Defence contractor BAE Systems announced yesterday that the Tornado aircraft fitted with components printed at a Royal Air Force base completed a successful test flight from the company's airfield at Warton in Lancashire, UK, last month.
The firm's combat engineering team is now using 3D printing to design and produce ready-made parts for four squadrons of Tornado GR4 aircraft at RAF Marham, a Royal Air Force station in Norfolk, UK. Components include protective covers for cockpit radios, support struts on the air intake door and protective guards for power take-off shafts.
They estimate that use of the technology will cut the cost of repairs, maintenance and service to the Royal Air Force by more than £1.2 million over the next four years, but also paves the way for using 3D printed parts in other military equipment.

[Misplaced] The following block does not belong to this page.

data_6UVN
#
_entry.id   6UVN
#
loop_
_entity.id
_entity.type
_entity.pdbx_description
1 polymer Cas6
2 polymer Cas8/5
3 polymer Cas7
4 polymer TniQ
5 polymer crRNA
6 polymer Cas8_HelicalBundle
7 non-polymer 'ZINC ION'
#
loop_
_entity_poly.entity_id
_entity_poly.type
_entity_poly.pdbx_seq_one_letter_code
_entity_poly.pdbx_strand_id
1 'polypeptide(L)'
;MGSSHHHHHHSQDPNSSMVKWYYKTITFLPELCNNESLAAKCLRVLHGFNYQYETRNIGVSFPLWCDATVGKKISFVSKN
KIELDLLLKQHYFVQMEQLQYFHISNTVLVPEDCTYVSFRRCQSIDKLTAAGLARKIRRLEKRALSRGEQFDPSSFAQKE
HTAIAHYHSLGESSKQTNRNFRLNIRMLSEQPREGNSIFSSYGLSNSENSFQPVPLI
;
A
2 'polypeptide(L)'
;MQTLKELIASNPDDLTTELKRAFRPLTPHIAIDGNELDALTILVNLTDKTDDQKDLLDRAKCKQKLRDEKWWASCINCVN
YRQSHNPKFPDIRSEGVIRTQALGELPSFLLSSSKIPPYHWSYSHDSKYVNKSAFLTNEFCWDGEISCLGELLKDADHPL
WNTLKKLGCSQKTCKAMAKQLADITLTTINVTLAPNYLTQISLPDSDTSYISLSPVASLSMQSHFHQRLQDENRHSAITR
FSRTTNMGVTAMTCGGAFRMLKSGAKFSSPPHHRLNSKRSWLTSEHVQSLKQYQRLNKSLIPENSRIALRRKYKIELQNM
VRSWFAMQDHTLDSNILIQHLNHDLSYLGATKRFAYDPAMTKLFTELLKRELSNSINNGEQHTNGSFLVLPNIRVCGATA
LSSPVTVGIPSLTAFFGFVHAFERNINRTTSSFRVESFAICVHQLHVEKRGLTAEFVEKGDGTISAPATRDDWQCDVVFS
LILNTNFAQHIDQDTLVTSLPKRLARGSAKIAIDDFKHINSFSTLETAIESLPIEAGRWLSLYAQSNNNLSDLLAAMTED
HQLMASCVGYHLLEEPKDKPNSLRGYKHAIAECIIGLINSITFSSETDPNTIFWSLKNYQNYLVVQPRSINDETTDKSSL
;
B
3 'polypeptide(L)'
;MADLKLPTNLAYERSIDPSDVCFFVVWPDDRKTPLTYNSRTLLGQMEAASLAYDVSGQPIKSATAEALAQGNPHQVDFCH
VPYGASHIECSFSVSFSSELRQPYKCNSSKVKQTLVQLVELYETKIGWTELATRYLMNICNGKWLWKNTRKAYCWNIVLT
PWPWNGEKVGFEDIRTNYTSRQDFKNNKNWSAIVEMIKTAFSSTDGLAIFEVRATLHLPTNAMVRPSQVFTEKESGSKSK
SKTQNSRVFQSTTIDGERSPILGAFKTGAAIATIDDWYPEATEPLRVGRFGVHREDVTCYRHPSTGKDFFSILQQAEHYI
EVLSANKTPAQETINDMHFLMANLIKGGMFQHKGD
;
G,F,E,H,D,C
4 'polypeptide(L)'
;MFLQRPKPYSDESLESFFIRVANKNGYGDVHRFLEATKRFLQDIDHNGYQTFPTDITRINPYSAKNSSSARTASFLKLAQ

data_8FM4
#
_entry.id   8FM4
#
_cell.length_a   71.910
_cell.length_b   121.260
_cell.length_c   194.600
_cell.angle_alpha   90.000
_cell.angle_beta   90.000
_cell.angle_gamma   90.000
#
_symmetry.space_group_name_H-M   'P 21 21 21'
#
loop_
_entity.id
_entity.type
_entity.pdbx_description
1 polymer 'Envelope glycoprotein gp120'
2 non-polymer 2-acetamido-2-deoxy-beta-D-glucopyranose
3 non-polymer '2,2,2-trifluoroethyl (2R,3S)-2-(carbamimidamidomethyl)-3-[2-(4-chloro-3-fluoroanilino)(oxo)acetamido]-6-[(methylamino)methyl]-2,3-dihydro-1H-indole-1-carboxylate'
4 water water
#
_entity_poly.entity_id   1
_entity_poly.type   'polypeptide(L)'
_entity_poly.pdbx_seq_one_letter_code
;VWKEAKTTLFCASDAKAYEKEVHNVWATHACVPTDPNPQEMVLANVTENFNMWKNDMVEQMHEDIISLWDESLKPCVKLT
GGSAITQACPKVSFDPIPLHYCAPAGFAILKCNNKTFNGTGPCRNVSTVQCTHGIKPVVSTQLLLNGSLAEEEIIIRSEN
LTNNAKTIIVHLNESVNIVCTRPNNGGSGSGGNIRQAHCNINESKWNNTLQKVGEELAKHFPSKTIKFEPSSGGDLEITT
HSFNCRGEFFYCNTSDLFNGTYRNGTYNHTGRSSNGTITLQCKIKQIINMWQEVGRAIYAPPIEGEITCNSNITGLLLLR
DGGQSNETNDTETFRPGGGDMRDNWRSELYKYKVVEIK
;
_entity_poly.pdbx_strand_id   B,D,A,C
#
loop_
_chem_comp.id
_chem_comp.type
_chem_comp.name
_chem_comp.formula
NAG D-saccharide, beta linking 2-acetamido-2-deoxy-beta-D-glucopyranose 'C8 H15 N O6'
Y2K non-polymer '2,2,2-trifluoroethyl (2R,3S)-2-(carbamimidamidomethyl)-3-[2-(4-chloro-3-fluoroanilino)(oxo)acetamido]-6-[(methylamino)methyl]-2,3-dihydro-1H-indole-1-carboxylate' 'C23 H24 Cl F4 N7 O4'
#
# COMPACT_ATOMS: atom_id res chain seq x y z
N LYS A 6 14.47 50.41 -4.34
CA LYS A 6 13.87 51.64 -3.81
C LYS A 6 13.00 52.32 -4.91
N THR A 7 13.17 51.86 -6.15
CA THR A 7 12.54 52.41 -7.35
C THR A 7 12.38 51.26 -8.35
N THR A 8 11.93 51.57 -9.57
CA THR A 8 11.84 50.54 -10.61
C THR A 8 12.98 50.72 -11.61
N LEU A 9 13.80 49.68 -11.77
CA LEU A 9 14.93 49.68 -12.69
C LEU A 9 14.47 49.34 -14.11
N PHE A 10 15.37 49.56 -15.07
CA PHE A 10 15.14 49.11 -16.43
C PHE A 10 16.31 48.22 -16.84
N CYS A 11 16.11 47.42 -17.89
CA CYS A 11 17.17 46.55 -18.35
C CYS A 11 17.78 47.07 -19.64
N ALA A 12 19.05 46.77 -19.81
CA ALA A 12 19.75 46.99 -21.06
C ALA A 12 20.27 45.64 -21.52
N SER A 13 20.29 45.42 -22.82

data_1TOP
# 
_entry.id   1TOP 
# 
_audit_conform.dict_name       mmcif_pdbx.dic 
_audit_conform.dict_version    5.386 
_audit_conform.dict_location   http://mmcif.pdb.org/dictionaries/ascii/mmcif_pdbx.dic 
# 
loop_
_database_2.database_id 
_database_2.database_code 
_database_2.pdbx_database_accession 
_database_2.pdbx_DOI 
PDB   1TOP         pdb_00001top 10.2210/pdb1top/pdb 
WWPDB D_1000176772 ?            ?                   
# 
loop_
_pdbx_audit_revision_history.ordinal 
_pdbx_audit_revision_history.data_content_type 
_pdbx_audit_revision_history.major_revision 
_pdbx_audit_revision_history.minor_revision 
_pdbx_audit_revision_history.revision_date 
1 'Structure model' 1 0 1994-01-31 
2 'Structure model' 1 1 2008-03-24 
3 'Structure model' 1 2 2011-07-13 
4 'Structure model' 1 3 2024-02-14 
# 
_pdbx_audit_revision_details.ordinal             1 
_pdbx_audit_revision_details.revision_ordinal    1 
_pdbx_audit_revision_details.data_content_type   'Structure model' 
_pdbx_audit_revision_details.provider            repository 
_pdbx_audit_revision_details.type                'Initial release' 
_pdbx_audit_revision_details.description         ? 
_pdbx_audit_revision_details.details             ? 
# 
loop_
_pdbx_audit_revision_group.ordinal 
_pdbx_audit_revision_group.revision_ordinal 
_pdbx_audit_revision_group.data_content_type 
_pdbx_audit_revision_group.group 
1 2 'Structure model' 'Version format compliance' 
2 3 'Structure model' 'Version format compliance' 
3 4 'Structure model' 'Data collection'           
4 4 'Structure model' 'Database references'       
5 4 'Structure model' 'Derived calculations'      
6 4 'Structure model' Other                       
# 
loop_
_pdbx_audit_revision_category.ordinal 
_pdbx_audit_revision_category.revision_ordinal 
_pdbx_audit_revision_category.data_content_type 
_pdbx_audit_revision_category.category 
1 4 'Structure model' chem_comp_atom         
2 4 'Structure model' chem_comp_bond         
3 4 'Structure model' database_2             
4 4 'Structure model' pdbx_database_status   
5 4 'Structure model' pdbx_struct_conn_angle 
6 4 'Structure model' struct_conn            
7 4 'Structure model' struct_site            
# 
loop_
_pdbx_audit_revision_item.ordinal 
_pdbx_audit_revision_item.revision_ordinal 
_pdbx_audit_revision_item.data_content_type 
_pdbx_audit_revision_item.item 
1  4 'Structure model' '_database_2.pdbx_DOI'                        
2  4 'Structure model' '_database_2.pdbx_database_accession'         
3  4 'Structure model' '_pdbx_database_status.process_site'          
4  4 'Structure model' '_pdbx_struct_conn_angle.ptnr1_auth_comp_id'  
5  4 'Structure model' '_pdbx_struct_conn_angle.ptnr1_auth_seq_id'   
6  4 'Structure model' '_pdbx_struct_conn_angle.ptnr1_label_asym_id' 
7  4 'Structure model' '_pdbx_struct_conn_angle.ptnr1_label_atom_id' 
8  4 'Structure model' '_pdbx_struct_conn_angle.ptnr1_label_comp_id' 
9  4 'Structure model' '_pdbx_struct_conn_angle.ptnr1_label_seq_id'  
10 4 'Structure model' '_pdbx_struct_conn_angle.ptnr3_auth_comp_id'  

"You are suddenly not fixed in terms of where you have to manufacture these things," said Mike Murray, head of airframe integration at BAE Systems. "You can manufacture the products at whatever base you want, providing you can get a machine there, which means you can also start to support other platforms such as ships and aircraft carriers."
"If it's feasible to get machines out on the front line, it also gives improved capability where we wouldn't traditionally have any manufacturing support," he added.
The US military has been developing its own 3D printers for the frontline for some time, enabling soldiers to quickly and cheaply produce spare parts for their weapons and equipment, while NASA is developing an orbiting factory that will use 3D printing and robots to fabricate giant structures such as antennas and solar arrays in space.